Some of the scenes are likely to run on too long, and a few of the performances may well be less than scintillating. But the story line for the long-awaited Buchwald vs. Paramount Pictures: Part III, which debuts today, promises to have plenty of audience appeal. It is being billed as a rare inside glimpse into just how money is made in Hollywood.
During this third and final phase of the trial, syndicated columnist Art Buchwald's lawyers will try to show why the humorist is entitled to between $1 million and $3 million for his contribution to the 1988 hit comedy, "Coming to America," and why producer Alain Bernheim should receive between $4.5 million and $15 million for being denied the opportunity to produce the movie. Paramount has said the film grossed $139 million.
The studio will argue that Buchwald should be paid $65,000 and Bernheim $200,000.
Expected to take the stand are four of Hollywood's most successful producers: David Brown ("Jaws," "The Sting") and Paul Maslansky (the six "Police Academy" films, "Russia House"), who will testify in behalf of Bernheim; and Paramount witnesses Martin Ransohoff ("Jagged Edge," "Catch 22") and David V. Picker ("Tom Jones," "Midnight Cowboy").
Other witnesses will include economists, agents and past and current studio executives, who are expected to offer conflicting testimony about how much ideas in Hollywood are worth and how important a producer is to the success of a movie. The trial is anticipated to take about a week.
The trial should also offer some laughs to leaven the financial data. Buchwald himself will be on hand and Paramount has hired well-known publicist John Scanlon, who can be expected to come up with a few \o7 bons mots \f7 of his own. Other Scanlon clients have included Ivana Trump during the breakup of her marriage and CBS after the network was sued for libel by Gen. William Westmoreland.
"We would advise (Buchwald) not to buy a house in the south of France," Scanlon said Friday. "This is far from over, no matter what the decision of the judge is."
Paramount has already announced it plans to appeal previous rulings in the highly publicized breach-of-contract suit, filed in November, 1988. In January, 1990, Judge Harvey A. Schneider, who is hearing the case without a jury, ruled that "Coming to America" was based on a treatment written by Buchwald called "King for a Day."
Starring Eddie Murphy, the movie chronicles the experiences of an African prince who comes to America in search of a wife and learns firsthand about the living conditions of inner-city blacks. Although Paramount bought the "King for a Day" treatment from Buchwald and Bernheim in 1983, Murphy was given credit for the story.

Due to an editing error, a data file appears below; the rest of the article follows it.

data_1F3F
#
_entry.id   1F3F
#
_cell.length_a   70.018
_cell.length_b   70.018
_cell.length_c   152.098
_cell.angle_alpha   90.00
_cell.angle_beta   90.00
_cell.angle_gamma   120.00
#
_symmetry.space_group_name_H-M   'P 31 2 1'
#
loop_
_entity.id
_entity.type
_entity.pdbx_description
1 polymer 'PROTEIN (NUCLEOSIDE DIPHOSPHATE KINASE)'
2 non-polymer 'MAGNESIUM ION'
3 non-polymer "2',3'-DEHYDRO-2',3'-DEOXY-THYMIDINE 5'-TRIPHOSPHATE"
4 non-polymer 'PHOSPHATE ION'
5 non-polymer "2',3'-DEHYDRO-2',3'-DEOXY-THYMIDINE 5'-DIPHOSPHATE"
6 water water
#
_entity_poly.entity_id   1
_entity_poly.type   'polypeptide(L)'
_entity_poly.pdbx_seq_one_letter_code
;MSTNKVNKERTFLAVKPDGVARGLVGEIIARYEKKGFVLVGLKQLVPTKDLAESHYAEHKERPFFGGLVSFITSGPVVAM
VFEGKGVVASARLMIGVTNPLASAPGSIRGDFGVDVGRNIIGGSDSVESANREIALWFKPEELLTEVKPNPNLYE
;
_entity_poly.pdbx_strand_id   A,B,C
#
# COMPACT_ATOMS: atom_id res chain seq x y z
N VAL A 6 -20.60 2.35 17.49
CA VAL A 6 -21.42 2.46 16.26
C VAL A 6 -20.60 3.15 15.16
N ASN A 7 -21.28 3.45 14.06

Schneider unleashed a storm in Hollywood in December, 1990, when he threw out Paramount's contract with Bernheim, ruling that certain provisions of it were "unconscionable"--that is, imposed on the producer without proper negotiations. In effect, the judge struck down the so-called net-profits formula, a standard part of studio movie contracts.
Under their contract with Paramount, the humorist was to receive a flat fee of $65,000 plus 1.5% of net profits when "King for a Day" was produced. Bernheim was guaranteed a producer's fee of $200,000 and 17.5% of the net profits. Paramount has contended that "Coming to America," the second highest grossing film of 1988, has yet to return net profits.
In issuing his second ruling, Schneider announced that the trial would enter a third phase. He said he needed further evidence to help him ascertain what the studio owes Bernheim, based on the "fair market value" of his services. The sum given Bernheim will influence Buchwald's sum, the judge wrote.
During this last phase, Buchwald's attorneys hope to demonstrate through testimony from Howard Suber, chairman of UCLA's film and television producers program, and Jeffrey S. Robin, senior vice president of the William Morris Agency, that the columnist's eight-page treatment was critical to the success of "Coming to America" and worth substantially more than Paramount acknowledges.
They will also try to show that " 'Coming to America' would not have existed but for Bernheim's contribution to the material and his insight that it would make an excellent vehicle for Eddie Murphy," according to court documents.
Paramount will seek to minimize the amount owed Buchwald and Bernheim by comparing producers' compensation on seven or eight other films made between 1980 and 1988 that grossed more than $75 million. The studio will also argue, according to its court papers, that "the picture's success derived little from what Buchwald brought to the studio in 1983."
Although he won the first two phases of the case, lead attorney Pierce O'Donnell said he is nevertheless nervous about Part III. Waging this legal battle has so far cost his firm $2.5 million, and it is possible the judgment will amount to substantially less than that.
"This could have a very lousy Hollywood ending," O'Donnell said.
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